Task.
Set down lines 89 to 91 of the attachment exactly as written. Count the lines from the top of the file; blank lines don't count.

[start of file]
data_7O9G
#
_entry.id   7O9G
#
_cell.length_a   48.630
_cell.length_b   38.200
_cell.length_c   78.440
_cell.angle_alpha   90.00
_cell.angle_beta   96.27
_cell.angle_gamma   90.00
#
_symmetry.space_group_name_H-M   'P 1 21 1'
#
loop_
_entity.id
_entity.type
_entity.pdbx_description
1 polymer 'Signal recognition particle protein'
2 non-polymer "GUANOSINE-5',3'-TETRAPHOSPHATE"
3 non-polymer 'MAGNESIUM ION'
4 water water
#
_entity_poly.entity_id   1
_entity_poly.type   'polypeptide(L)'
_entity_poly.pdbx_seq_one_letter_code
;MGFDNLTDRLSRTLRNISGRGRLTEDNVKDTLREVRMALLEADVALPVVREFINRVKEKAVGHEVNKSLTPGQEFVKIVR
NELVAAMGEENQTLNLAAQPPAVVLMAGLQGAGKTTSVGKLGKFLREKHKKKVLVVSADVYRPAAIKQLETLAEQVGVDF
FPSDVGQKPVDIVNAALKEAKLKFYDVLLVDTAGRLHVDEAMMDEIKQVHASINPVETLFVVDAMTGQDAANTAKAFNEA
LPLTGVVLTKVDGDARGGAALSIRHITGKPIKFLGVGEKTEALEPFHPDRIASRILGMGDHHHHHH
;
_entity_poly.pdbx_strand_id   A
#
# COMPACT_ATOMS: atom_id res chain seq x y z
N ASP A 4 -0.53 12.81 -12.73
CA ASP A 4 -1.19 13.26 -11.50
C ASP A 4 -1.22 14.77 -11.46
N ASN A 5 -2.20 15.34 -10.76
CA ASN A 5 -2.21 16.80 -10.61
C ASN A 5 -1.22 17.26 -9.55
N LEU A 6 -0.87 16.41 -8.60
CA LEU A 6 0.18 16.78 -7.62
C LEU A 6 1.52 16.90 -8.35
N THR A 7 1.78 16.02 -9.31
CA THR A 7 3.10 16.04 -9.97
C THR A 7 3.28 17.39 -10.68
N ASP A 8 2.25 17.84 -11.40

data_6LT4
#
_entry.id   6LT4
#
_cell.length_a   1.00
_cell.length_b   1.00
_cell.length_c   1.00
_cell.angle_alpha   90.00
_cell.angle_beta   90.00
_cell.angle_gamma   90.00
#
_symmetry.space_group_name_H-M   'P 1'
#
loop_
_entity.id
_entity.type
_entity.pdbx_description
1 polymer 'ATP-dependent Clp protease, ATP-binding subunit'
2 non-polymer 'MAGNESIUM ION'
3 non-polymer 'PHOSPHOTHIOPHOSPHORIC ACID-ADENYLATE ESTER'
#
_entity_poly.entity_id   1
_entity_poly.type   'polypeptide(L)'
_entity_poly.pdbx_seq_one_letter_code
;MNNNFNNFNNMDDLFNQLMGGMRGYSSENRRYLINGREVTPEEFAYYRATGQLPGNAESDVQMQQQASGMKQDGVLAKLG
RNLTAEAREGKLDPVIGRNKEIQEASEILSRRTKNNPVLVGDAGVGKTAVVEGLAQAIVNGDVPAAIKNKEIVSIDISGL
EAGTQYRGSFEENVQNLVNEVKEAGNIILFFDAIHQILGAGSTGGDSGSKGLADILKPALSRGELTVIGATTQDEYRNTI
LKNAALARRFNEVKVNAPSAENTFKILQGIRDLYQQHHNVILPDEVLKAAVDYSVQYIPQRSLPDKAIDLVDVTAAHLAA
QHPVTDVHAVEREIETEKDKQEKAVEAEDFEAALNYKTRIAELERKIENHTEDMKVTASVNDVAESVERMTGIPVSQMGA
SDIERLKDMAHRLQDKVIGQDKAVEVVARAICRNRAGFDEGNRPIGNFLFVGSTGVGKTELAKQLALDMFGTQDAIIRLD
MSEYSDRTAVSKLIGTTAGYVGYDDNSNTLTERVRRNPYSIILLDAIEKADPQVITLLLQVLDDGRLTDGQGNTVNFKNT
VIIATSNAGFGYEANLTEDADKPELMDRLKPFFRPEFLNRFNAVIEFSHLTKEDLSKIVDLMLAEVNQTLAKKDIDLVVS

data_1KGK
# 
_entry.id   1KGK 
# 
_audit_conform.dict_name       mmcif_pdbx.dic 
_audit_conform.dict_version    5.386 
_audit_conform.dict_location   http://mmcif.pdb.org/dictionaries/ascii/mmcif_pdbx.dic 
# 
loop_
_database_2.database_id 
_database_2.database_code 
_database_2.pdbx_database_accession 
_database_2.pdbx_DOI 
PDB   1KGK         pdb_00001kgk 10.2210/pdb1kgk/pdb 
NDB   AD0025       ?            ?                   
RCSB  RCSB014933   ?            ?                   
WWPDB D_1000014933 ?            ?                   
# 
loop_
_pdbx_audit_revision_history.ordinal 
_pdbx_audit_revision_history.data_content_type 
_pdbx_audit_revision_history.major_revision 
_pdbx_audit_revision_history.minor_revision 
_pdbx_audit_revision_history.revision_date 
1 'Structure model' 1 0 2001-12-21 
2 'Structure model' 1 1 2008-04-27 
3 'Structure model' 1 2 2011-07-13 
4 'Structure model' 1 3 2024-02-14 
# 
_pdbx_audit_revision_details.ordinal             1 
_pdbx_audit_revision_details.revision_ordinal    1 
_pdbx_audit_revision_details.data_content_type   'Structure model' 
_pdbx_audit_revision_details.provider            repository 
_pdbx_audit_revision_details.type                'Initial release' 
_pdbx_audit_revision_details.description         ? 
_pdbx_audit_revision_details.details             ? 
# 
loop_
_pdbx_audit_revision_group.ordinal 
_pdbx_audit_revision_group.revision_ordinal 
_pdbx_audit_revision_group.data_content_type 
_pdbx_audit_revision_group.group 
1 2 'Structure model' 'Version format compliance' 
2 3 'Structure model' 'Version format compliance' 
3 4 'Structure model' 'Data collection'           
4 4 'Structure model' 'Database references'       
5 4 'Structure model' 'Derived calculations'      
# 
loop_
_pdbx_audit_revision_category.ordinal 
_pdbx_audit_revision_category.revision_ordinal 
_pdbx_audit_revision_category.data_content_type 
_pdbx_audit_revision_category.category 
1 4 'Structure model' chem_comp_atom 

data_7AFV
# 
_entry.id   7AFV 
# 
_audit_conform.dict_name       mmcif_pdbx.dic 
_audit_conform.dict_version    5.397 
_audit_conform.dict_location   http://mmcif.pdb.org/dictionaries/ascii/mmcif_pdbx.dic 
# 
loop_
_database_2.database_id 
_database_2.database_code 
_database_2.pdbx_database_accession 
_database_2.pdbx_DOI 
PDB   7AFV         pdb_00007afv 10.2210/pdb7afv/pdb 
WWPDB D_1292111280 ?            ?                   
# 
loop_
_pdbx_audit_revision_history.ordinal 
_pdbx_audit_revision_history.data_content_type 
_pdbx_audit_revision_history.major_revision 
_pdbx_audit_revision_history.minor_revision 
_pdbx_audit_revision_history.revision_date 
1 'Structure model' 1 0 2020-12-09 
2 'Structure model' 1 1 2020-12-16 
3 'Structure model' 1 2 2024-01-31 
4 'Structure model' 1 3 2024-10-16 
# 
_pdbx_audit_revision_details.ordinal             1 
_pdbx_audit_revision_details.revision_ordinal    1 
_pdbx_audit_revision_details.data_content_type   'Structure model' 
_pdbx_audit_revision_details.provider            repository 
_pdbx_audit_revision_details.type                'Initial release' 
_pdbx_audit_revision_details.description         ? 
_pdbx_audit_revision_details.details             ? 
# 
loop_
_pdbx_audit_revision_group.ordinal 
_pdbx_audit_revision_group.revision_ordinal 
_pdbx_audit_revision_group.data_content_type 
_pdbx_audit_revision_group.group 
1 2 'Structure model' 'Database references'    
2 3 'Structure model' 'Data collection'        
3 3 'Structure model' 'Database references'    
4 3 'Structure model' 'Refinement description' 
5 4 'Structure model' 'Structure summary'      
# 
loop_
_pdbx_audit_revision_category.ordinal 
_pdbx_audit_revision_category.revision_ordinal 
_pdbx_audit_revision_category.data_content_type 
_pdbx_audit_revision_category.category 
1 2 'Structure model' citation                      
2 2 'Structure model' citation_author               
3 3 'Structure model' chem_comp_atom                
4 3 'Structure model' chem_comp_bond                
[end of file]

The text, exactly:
_database_2.database_code 
_database_2.pdbx_database_accession 
_database_2.pdbx_DOI 